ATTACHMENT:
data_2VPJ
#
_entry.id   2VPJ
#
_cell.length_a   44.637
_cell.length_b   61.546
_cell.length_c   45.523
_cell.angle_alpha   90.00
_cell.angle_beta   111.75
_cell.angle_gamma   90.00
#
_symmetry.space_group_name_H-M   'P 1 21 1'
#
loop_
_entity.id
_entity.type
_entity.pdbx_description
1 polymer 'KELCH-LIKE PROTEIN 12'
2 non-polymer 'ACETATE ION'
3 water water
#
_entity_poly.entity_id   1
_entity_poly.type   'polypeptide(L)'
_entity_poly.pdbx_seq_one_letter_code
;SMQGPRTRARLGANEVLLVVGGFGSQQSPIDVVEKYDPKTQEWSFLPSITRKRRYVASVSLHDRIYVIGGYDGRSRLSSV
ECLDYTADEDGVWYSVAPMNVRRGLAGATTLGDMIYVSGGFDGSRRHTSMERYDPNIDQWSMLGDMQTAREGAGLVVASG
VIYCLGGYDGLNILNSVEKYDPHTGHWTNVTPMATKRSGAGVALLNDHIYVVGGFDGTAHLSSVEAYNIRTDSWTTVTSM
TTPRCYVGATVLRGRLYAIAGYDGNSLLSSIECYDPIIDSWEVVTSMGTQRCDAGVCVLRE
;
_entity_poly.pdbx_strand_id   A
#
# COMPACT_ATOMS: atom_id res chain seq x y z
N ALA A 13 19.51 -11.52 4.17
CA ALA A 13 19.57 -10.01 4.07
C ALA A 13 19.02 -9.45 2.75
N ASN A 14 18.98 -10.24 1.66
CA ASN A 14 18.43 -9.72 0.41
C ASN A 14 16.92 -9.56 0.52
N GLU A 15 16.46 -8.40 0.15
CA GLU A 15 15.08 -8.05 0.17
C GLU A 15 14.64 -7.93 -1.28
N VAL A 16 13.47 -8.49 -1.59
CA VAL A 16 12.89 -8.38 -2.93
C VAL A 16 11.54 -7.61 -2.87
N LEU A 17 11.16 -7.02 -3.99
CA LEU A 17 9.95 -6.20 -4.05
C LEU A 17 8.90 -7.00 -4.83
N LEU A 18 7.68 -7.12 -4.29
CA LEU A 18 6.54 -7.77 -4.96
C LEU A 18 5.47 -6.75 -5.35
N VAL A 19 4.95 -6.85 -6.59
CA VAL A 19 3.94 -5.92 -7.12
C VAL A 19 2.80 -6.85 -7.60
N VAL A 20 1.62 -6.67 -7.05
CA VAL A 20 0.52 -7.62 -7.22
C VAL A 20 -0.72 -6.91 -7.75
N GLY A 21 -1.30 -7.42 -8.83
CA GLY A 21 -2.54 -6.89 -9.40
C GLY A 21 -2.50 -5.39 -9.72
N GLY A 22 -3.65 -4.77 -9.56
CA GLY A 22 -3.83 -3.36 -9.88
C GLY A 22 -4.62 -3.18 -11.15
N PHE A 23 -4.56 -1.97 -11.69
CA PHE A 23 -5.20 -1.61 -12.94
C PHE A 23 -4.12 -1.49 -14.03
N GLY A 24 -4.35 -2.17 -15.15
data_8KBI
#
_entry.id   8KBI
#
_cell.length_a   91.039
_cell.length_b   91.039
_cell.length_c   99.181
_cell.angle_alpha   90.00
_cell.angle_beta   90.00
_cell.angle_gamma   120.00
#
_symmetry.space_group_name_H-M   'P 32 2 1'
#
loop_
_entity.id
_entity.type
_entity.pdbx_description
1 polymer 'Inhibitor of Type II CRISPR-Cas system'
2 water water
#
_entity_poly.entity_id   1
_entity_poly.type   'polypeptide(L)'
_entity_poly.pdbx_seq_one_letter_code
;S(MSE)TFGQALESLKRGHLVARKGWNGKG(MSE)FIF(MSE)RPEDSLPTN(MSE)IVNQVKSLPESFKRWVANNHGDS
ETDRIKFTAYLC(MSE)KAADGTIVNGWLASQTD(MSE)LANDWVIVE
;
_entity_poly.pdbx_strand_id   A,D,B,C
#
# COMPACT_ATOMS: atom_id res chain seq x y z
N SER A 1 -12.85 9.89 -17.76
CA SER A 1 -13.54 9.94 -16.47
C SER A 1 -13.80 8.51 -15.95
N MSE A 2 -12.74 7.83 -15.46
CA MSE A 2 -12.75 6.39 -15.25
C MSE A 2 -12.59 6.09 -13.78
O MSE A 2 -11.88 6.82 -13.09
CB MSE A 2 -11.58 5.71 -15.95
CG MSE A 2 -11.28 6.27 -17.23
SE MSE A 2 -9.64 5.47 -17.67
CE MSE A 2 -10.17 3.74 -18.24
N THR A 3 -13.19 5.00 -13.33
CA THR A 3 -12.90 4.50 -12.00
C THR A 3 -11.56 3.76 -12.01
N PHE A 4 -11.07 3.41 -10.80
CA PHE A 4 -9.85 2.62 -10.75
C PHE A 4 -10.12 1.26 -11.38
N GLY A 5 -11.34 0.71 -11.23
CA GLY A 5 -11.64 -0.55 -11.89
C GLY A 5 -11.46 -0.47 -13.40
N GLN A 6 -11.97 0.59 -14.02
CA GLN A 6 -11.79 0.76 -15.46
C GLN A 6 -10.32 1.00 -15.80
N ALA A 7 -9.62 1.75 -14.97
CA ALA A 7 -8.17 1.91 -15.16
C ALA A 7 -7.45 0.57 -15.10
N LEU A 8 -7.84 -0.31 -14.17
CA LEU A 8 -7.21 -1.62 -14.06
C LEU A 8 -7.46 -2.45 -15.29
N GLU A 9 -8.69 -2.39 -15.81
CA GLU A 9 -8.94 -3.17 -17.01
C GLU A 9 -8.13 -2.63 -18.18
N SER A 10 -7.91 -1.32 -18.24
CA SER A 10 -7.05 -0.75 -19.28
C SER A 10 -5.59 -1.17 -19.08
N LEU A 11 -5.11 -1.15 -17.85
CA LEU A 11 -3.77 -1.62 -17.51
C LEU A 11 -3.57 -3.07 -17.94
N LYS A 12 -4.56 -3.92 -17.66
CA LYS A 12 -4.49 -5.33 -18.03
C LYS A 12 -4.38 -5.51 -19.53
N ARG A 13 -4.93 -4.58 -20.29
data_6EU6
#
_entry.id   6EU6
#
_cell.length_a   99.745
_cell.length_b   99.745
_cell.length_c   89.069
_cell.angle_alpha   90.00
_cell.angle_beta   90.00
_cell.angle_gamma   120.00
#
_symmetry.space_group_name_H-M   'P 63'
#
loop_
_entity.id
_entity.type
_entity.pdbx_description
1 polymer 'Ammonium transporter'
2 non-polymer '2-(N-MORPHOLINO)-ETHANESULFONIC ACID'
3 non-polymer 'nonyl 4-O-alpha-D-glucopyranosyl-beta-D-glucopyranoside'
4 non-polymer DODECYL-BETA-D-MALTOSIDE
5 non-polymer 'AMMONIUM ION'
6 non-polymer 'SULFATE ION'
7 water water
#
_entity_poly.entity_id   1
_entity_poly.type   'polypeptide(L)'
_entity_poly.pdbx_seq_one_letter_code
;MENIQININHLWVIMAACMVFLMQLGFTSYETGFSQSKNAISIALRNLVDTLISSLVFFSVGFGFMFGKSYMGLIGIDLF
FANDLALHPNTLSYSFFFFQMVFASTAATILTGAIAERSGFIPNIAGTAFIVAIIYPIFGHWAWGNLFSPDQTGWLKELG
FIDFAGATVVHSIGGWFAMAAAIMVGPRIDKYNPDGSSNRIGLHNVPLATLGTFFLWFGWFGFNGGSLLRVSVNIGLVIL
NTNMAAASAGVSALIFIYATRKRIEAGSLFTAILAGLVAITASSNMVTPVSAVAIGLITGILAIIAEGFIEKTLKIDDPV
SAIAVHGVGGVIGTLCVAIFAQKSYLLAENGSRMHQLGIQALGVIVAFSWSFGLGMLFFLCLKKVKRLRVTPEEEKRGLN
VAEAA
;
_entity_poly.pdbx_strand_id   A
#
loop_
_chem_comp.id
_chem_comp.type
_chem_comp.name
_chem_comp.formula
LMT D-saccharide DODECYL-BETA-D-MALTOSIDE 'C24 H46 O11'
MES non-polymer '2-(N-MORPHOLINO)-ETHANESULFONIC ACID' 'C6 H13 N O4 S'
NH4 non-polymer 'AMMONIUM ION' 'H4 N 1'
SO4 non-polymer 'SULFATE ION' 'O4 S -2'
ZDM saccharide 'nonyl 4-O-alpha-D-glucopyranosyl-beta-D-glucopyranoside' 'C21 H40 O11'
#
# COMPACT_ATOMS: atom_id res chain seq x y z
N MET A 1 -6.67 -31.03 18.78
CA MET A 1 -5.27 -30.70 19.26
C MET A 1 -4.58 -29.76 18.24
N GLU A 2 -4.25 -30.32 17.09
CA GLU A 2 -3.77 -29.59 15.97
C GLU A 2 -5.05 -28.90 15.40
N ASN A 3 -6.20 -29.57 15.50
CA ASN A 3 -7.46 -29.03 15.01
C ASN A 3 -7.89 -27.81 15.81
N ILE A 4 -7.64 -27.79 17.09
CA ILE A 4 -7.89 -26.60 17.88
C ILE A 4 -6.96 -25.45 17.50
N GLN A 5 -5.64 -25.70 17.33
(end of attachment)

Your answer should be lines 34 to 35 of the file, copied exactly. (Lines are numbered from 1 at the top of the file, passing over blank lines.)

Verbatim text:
CA ALA A 13 19.57 -10.01 4.07
C ALA A 13 19.02 -9.45 2.75